Homo homini lupus est a Latin phrase from Plautus meaning “man is a wolf for man”. In these troubled and troubling times, it would be fair to believe that this phrase is still relevant today. Those who consider that human beings are only manipulators, calculators and egotists will have a little difficulty in conceiving, in these conditions, the greatness of soul and the goodness of those who prove to us how much we are all perfectible … there is good in all of us.
2019 has started well and started strong. The overall mood is tense. Our daily life has never been so gloomy: The vertiginous fall of our national currency. Unprecedented deterioration in our purchasing power. Leveling down. Recurrent strikes by public school teachers accompanied by a total incomprehension, not to say absolute disunity of parents whose children are taken hostage … by grown-up children.
Let’s face it, “leadership by example” leaves much to be desired in this country. Many august leaders are worth much and very little. This observation is sad and the words to say it are severe. However, concrete and unique solutions exist. These solutions are found in… us. Each of us. There are two clashing realities today. The first is imposed on us by people motivated by the love of power. The second is offered to us by people motivated by the power of love.
THE BROKEN GLASS HYPOTHESIS
In eight years, this hypothesis has taken shape before our eyes and has shaped our daily lives. The theory originated in the 1930s in the United States and was developed during the 80-90s. It establishes a causal relationship between the deterioration of public space and a more general dilapidation of human situations resulting from it. If we make a human community live in a dilapidated space, the general behavior will tend towards disorder.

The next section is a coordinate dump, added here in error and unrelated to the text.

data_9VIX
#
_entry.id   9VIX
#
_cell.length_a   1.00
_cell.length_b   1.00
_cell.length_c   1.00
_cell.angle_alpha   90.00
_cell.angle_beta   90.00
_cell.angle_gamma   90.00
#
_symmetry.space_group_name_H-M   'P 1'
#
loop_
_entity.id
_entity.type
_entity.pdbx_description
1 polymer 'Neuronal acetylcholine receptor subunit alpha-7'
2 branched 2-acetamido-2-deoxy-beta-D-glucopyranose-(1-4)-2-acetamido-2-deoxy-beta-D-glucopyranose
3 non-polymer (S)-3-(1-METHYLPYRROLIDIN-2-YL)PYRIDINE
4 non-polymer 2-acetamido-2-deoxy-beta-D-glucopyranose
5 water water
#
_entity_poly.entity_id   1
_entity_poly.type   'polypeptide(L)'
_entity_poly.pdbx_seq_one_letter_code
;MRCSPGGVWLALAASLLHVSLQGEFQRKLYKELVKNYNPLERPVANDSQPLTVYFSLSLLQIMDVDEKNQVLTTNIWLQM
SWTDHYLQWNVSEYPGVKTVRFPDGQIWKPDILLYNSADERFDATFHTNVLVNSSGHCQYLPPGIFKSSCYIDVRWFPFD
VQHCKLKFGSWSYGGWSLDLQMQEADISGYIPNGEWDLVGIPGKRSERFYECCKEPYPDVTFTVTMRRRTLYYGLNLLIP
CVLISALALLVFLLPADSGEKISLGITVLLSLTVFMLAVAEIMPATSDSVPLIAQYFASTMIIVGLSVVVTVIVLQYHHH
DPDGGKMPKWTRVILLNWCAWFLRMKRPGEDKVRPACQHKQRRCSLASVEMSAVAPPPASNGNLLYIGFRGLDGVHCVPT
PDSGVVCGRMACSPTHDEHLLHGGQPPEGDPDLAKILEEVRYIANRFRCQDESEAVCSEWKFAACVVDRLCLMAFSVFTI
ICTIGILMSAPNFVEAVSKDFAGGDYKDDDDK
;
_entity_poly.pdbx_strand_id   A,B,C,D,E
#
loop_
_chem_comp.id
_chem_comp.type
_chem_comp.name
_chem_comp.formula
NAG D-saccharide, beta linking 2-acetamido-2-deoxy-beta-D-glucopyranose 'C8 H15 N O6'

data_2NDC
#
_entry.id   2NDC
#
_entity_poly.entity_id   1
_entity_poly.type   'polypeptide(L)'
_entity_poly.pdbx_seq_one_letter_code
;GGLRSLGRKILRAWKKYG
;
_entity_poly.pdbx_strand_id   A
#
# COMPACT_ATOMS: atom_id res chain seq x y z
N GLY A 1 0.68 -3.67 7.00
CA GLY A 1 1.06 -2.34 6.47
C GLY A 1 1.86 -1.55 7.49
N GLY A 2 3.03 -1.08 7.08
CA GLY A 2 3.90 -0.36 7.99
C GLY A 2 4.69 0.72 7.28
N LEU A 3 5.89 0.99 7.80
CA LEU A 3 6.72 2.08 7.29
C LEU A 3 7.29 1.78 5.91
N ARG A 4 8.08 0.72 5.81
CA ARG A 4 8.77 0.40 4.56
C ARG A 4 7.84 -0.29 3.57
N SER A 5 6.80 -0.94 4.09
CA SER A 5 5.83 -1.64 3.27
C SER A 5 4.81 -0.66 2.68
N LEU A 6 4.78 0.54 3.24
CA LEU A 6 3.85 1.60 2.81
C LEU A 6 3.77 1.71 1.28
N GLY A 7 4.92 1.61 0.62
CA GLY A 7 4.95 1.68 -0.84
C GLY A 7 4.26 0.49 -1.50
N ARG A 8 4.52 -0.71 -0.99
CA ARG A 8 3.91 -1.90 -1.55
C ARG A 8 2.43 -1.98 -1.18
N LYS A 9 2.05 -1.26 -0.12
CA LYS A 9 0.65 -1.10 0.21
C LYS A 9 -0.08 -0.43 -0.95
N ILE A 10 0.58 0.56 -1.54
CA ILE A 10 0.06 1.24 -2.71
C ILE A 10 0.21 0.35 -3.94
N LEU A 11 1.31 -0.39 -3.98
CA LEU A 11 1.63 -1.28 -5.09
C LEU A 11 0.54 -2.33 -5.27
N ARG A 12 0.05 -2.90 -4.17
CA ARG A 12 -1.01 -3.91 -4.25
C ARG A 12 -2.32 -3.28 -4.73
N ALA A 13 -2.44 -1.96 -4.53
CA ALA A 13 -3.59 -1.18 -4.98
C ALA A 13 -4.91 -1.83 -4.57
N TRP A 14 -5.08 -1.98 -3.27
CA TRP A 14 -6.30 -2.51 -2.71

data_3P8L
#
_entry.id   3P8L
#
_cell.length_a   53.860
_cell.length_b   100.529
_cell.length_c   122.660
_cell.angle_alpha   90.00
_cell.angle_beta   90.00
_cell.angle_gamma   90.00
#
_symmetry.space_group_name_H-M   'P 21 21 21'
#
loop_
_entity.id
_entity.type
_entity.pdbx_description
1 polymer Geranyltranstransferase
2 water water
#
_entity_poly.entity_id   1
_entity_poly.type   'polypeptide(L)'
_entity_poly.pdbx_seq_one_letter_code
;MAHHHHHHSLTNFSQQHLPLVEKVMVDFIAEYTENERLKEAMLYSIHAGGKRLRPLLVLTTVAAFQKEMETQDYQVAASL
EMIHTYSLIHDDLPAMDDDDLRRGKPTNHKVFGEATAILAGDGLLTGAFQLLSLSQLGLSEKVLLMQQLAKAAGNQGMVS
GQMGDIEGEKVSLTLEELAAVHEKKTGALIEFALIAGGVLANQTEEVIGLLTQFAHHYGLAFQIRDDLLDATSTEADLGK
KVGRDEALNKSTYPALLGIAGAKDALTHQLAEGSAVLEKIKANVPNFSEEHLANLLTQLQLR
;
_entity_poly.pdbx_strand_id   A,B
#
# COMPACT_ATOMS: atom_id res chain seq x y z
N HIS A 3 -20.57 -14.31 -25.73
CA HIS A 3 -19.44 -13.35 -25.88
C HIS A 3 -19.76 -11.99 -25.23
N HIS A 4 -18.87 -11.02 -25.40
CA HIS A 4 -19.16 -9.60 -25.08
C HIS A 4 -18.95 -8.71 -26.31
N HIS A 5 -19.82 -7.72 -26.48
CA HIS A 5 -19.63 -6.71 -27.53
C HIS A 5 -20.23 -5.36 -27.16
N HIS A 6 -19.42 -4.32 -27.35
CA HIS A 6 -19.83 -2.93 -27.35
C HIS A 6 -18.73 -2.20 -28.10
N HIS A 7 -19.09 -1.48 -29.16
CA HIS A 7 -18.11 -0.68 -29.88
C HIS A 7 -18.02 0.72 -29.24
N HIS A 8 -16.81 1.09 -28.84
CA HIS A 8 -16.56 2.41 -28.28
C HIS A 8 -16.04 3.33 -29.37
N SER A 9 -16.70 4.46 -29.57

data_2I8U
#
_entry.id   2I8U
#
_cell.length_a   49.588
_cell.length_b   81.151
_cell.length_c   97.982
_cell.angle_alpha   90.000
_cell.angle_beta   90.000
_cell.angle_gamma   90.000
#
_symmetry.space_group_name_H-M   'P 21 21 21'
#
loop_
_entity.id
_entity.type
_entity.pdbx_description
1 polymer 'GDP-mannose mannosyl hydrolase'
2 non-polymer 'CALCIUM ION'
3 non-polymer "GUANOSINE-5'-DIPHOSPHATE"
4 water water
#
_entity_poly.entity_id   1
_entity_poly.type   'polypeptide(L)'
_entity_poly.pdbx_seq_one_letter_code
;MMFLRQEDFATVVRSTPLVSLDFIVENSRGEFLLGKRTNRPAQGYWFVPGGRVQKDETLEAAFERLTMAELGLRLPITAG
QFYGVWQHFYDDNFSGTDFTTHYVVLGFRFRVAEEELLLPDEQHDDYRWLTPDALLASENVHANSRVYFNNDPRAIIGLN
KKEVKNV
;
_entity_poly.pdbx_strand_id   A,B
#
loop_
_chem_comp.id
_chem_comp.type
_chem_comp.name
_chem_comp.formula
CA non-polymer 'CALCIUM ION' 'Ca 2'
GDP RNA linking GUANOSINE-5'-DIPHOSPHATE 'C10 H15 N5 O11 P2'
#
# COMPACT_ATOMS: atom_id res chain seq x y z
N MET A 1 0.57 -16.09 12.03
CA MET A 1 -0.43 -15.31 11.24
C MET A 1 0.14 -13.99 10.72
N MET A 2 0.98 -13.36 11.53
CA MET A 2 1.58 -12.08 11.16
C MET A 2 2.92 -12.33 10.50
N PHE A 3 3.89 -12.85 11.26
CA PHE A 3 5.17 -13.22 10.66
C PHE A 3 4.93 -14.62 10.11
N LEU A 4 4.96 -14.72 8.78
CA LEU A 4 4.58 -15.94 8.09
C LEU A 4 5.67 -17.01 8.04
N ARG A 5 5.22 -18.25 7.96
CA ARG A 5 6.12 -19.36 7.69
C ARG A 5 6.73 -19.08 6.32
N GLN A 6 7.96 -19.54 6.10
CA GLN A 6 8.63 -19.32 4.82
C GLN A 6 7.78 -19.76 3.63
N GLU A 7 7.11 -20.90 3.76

However, if there is something that has characterized our public space, it is the visible decay of public space. A pile of waste, great environmental insalubrity, a notorious absence of law enforcement agencies, which can only be identified during rush hours … And while municipal responsibility is undeniable, we should also look at our individual responsibilities. What can I do to make things better? From experience, it is enough to initiate a positive action to inspire those around you to do the same.
A dynamic is very often instantly put in place. Do not wait for the passage of municipal officials to clean up your surroundings. Pick up the little bits of paper and other packaging that adorn our streets and alleys. I particularly draw the attention of those who clean the courtyards of houses with plenty of water. I will not talk about this very little eco-responsible cleaning method. In a country threatened by increasing water stress, using large swipes of clean water is almost criminal.
Let’s talk about the lack of hygiene that comes with dirty water. Often stagnant, they end up in the streets and in front of house fences. This gesture was forgivable in the days of our ancestors. In their day, the streets were not even paved. Today, such a move makes no sense. Yet it is constantly reproduced. Without bothering to pick up the waste and the sheep that accompany these waters that are supposed to purify our interiors. In fact, you just have to start small. The sum of small actions will eventually induce the changes one would like to see happen.